If there’s a spring in the step of TCA media members these days, it’s because their semi-annual confab might have been snatched from the brink with word that Facebook is making its debut at the July event, while Netflix and Amazon are returning to the fold after going missing for two years.
Facebook, which recently got trashed over its Cambridge Analytica data scandal, then hit a record stock price on news that of its biggest sports streaming deal yet, has been given a place of honor in the non-broadcast block of the TCA Summer Press Tour, kicking it off on July 25. It’s hammocked between TCA royalty HBO and National Geographic Channels. During Facebook’s allotted time, Fidji Simo, VP Product for Video, and Ricky Van Veen, Head of Global Creative Strategy, will walk press through the company’s ramp-up of original programming on Facebook Watch.
Amazon likewise has been given a plum spot on the sked to celebrate its return to TCA, joining Starz and AMC on Day 4. Former NBC Entertainment chief Jennifer Salke, who replaced ousted chief Roy Price, will be making her first TCA appearance as new head of Amazon Studios.
Netflix also is back, and again getting its very own day, on TCA’s Day 5, Sunday, July 29. Netflix first joined the twice-a-year program-plugging bacchanal in January 2013, which was seen as a signal that the streaming service had started wearing its big-boy pants. Netflix’s presence grew at the confab to become daylong blocks of Q&A time.
Then, in November 2016, the streaming service said it would stand down from the 2017 winter iteration, causing hand-wringing by TCA members who worried it might signal the beginning of the end for the event – joining the pantheon of perceived signs of the beginning of the end, dating back at least two decades.
Much recent end-is-nigh-ing seemed to stem from broadcast execs who missed the good old days when TV critics banked show Q&As to write up down the road, when the program in question was debuting on the network. These days, TCA is more a contact sport – an orgy of showrunner speed dating, competitive tweeting and embargoed-news release publishing that can generate lots of immediate buzz about programming.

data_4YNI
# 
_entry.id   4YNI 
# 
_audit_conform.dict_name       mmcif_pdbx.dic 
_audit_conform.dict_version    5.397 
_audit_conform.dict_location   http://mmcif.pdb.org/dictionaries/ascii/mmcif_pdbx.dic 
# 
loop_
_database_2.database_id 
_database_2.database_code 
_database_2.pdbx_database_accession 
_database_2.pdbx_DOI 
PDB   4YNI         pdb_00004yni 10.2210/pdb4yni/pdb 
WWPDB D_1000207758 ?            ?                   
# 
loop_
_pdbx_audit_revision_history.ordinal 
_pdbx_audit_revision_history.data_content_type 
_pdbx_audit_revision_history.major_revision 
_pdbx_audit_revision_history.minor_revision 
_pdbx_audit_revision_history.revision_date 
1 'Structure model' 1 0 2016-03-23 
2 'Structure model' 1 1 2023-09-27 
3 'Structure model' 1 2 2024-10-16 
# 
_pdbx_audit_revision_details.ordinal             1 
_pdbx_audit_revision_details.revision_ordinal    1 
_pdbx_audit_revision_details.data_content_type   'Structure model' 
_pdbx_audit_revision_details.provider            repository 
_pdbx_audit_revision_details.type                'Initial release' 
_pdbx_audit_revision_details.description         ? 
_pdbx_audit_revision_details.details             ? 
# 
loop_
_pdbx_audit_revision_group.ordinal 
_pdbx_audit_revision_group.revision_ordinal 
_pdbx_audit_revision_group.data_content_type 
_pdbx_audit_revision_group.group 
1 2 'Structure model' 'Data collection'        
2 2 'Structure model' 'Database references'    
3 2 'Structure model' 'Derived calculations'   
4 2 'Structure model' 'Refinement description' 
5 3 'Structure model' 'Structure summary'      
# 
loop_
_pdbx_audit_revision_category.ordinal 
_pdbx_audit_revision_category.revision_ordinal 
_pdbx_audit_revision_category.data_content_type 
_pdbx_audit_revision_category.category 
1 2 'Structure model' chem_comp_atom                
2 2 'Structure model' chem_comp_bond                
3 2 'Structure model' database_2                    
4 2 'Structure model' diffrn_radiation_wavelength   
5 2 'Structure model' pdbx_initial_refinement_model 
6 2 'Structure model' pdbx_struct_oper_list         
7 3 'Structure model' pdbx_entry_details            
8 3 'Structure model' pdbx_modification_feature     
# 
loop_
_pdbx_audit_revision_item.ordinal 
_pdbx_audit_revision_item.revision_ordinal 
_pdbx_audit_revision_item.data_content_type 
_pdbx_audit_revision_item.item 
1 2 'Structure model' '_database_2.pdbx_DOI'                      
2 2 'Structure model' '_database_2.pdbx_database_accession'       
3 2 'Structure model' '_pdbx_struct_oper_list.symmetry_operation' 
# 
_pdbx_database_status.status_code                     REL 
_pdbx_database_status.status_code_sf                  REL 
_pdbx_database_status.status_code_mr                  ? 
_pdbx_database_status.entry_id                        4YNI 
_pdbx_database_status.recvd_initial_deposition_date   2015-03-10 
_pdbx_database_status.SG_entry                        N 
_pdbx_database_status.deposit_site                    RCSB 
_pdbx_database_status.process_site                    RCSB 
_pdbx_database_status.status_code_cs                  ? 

Netflix’s TCA schedule this year includes a panel for All About the Washingtons, in which Rev Run and wife Justine Simmons play fictionalizes versions of themselves, and a One Day at a Time lunch that Norman Lear is expected to attend. Meanwhile, Tony Danza and Josh Groban are slated to headline a panel for The Good Cop, and Matt Groening is expected to attend the panel for adult animation project, Disenchantment.
Meanwhile, clever Hulu is repeating as host of its good-will-creating “spa” afternoon, sandwiches between TCA’s members meeting and the org’s evening trophy show, on Saturday, August 4.
Broadcast networks have not issued their plans for Summer TCA 2018 yet, but if past is prologue, expect panels on news series for the fall and an executive Q&A for each net.
Having done better with its casting in the recently concluded TV season, CBS Entertainment chief Kelly Kahl and EVP programming Thom Sherman might not field their net’s traditional lack-of-diversity question at TCA, which would be actual news. Instead, execs are likely to get the latest round of outraged questions about inappropriate behavior and racist comments by some cast members in Season 20 of Big Brother.
The most recent incident occurred on the show’s 24/7 online feed when cast members Rachel Swindler and Angela Rummans used the term “ghetto” to compare their tans, sparking swift backlash on Twitter. Fans previously accused cast member JC Mounduix of sexual harassment for inappropriately touching contestants, with some calling for his ouster from the show.
Presumably the two executives will explain that material in the live feeds does not necessarily air on thebroadcast, and to suggest that competitors do, in fact suffer consequences for deplorable behavior — if only because it is seen by their employers, their future employers and friends and family.
Kahl and Sherman also presumably are armed with a good answer to any questions as to how their jobs are being impacted by the internecine warfare between CBS Corp Leslie Moonves and National Amusements president/CBS Corp vice chair Shari Redstone.
ABC’s exec panel seems destined to focus on Roseanne Barr’s ouster from her long-running sitcom’s hit revival and the network’s effort to salvage the franchise with a spinoff called The Conners in which Barr will not participate.
Fox executives might take a question or two as to whether comedies and dramas have a future on the network whose lineup grows ever heavier with Gordon Ramsey cooking shows, football and WWE programming in the days ahead of its sale to Disney. Fox TV Group chairman Dana Walden, who was considered an early front-runner to replace Price at Amazon, might field a question about reports she was eyeing a top TV job at the combined Disney operation, or working in some capacity with uber producer Ryan Murphy.
The 2018 TCA Summer Press Tour runs July 25-August 8.